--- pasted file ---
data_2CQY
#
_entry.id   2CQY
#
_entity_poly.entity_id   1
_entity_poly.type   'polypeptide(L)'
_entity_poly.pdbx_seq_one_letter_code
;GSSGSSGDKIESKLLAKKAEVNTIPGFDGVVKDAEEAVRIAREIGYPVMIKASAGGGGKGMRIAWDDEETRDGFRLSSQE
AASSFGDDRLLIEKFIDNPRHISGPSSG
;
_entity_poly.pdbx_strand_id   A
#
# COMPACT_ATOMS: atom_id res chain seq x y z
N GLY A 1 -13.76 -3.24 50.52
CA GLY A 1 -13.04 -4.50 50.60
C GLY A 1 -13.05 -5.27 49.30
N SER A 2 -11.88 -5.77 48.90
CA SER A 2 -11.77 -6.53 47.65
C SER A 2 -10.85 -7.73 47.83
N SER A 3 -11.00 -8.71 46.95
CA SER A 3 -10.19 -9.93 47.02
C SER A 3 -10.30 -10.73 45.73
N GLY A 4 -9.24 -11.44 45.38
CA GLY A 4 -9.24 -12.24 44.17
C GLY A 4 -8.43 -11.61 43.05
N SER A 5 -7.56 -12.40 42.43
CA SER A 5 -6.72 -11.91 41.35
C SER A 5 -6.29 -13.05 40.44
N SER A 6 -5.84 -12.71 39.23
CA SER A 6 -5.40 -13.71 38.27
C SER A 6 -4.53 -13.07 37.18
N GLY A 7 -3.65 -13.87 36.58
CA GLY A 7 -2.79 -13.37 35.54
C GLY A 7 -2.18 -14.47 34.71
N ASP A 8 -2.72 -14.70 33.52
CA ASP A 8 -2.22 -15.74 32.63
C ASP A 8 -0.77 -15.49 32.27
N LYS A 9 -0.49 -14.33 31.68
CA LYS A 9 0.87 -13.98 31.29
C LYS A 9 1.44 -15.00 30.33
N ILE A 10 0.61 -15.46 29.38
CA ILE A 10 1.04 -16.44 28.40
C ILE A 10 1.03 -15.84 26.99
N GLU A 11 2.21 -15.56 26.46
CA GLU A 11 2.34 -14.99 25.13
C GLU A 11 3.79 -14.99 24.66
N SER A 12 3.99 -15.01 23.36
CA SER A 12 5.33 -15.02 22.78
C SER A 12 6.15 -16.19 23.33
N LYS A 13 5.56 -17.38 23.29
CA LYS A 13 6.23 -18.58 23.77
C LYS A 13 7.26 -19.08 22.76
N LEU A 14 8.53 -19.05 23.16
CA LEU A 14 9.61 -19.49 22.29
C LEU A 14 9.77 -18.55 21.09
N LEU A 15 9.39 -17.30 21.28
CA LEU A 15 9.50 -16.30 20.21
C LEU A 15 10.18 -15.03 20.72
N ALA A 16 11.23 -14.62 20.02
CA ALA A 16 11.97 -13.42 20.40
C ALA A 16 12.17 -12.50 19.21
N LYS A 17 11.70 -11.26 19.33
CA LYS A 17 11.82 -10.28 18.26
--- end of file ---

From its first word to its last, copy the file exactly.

data_2CQY
#
_entry.id   2CQY
#
_entity_poly.entity_id   1
_entity_poly.type   'polypeptide(L)'
_entity_poly.pdbx_seq_one_letter_code
;GSSGSSGDKIESKLLAKKAEVNTIPGFDGVVKDAEEAVRIAREIGYPVMIKASAGGGGKGMRIAWDDEETRDGFRLSSQE
AASSFGDDRLLIEKFIDNPRHISGPSSG
;
_entity_poly.pdbx_strand_id   A
#
# COMPACT_ATOMS: atom_id res chain seq x y z
N GLY A 1 -13.76 -3.24 50.52
CA GLY A 1 -13.04 -4.50 50.60
C GLY A 1 -13.05 -5.27 49.30
N SER A 2 -11.88 -5.77 48.90
CA SER A 2 -11.77 -6.53 47.65
C SER A 2 -10.85 -7.73 47.83
N SER A 3 -11.00 -8.71 46.95
CA SER A 3 -10.19 -9.93 47.02
C SER A 3 -10.30 -10.73 45.73
N GLY A 4 -9.24 -11.44 45.38
CA GLY A 4 -9.24 -12.24 44.17
C GLY A 4 -8.43 -11.61 43.05
N SER A 5 -7.56 -12.40 42.43
CA SER A 5 -6.72 -11.91 41.35
C SER A 5 -6.29 -13.05 40.44
N SER A 6 -5.84 -12.71 39.23
CA SER A 6 -5.40 -13.71 38.27
C SER A 6 -4.53 -13.07 37.18
N GLY A 7 -3.65 -13.87 36.58
CA GLY A 7 -2.79 -13.37 35.54
C GLY A 7 -2.18 -14.47 34.71
N ASP A 8 -2.72 -14.70 33.52
CA ASP A 8 -2.22 -15.74 32.63
C ASP A 8 -0.77 -15.49 32.27
N LYS A 9 -0.49 -14.33 31.68
CA LYS A 9 0.87 -13.98 31.29
C LYS A 9 1.44 -15.00 30.33
N ILE A 10 0.61 -15.46 29.38
CA ILE A 10 1.04 -16.44 28.40
C ILE A 10 1.03 -15.84 26.99
N GLU A 11 2.21 -15.56 26.46
CA GLU A 11 2.34 -14.99 25.13
C GLU A 11 3.79 -14.99 24.66
N SER A 12 3.99 -15.01 23.36
CA SER A 12 5.33 -15.02 22.78
C SER A 12 6.15 -16.19 23.33
N LYS A 13 5.56 -17.38 23.29
CA LYS A 13 6.23 -18.58 23.77
C LYS A 13 7.26 -19.08 22.76
N LEU A 14 8.53 -19.05 23.16
CA LEU A 14 9.61 -19.49 22.29
C LEU A 14 9.77 -18.55 21.09
N LEU A 15 9.39 -17.30 21.28
CA LEU A 15 9.50 -16.30 20.21
C LEU A 15 10.18 -15.03 20.72
N ALA A 16 11.23 -14.62 20.02
CA ALA A 16 11.97 -13.42 20.40
C ALA A 16 12.17 -12.50 19.21
N LYS A 17 11.70 -11.26 19.33
CA LYS A 17 11.82 -10.28 18.26